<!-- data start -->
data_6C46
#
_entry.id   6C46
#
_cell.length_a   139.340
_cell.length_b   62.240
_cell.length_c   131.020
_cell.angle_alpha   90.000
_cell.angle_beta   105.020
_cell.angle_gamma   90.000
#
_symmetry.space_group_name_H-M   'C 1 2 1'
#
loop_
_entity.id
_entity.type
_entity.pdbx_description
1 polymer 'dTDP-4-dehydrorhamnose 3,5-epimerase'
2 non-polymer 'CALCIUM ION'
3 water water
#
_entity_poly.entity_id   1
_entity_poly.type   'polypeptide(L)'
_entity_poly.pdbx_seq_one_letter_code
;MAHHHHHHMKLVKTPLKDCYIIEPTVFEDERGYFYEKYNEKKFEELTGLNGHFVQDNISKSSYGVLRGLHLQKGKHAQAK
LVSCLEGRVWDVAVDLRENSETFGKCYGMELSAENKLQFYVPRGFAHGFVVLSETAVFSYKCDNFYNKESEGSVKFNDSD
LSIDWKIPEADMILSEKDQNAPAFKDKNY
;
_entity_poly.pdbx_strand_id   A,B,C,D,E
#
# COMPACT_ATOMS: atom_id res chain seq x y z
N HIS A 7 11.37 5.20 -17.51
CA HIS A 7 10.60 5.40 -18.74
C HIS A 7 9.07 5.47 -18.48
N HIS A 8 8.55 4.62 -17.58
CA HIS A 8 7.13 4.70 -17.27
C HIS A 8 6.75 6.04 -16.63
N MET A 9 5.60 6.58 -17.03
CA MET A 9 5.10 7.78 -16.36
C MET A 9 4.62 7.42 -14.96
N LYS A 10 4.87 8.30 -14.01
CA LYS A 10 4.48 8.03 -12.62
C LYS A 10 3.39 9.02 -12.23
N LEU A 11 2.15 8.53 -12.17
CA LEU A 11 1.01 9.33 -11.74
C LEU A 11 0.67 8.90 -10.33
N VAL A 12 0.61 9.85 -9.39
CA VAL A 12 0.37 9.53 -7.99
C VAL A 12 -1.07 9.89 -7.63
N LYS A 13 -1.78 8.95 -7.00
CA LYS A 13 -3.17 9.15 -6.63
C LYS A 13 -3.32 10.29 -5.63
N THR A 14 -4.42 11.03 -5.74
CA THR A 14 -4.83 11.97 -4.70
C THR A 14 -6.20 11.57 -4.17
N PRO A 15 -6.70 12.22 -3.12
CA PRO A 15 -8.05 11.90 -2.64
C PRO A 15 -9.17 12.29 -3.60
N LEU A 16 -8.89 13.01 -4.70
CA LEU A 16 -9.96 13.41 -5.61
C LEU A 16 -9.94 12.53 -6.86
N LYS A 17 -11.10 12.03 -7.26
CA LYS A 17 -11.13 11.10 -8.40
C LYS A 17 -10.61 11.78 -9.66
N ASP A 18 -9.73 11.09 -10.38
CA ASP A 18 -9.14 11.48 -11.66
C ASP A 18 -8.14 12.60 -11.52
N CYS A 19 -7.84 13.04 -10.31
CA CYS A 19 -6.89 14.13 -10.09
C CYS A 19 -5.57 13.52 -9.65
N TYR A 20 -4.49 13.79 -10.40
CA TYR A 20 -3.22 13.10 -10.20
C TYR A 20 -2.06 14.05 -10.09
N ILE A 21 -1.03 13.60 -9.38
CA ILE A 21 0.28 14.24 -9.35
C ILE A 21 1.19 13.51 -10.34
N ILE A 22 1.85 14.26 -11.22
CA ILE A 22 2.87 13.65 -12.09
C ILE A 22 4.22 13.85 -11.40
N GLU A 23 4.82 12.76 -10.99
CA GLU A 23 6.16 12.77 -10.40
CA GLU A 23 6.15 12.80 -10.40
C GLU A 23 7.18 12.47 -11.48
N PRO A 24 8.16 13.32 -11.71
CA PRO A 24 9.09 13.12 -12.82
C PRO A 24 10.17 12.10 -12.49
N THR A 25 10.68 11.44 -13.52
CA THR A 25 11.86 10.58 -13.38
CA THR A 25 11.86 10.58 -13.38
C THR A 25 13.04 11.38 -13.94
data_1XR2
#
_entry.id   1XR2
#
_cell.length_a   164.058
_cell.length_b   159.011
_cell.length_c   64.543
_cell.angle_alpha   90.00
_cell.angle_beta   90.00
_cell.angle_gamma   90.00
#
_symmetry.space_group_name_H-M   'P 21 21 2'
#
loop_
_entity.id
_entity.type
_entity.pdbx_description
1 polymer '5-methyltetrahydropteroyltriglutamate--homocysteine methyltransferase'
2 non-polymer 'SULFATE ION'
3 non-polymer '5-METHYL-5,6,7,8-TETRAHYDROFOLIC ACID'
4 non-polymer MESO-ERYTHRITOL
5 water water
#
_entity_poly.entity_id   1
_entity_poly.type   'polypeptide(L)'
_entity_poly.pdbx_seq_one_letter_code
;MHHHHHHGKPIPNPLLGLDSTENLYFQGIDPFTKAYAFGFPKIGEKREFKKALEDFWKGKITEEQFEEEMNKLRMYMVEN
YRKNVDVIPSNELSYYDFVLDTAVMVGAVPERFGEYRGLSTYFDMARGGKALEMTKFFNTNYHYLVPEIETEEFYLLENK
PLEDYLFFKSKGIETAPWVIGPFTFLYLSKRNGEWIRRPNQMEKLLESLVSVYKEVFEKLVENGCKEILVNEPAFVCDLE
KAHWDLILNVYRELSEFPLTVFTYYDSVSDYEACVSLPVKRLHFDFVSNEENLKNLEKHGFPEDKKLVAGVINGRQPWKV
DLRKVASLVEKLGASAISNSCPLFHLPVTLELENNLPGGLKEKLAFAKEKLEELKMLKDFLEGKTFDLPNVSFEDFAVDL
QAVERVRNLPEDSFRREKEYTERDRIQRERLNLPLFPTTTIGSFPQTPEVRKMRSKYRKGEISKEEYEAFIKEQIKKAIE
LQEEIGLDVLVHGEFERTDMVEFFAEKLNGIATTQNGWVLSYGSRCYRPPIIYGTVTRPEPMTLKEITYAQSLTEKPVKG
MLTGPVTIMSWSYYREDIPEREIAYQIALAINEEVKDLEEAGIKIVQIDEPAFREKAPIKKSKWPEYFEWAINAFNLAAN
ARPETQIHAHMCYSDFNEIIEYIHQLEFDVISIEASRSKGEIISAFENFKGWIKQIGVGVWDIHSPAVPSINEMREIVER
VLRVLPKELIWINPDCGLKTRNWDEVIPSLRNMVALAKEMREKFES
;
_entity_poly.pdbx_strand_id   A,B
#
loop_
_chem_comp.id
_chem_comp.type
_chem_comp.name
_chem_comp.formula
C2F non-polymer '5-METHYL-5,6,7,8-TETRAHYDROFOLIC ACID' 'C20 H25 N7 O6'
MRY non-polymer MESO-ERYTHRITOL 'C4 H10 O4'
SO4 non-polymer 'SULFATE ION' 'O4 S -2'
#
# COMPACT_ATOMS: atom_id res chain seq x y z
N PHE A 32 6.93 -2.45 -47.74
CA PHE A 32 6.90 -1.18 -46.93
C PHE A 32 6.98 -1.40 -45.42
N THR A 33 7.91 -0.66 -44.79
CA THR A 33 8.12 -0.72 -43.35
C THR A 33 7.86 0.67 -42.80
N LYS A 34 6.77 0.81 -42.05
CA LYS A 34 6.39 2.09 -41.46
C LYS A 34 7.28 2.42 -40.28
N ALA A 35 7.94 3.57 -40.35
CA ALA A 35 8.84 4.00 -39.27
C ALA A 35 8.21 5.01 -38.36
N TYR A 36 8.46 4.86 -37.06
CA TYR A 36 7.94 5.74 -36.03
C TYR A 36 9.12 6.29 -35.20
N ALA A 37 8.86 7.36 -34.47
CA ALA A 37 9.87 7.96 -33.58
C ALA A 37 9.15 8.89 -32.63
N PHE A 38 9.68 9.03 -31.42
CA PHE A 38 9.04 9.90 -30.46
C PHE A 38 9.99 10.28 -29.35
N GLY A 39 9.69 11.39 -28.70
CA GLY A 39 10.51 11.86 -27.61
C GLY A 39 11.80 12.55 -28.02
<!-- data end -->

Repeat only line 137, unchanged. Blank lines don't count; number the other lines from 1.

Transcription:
SO4 non-polymer 'SULFATE ION' 'O4 S -2'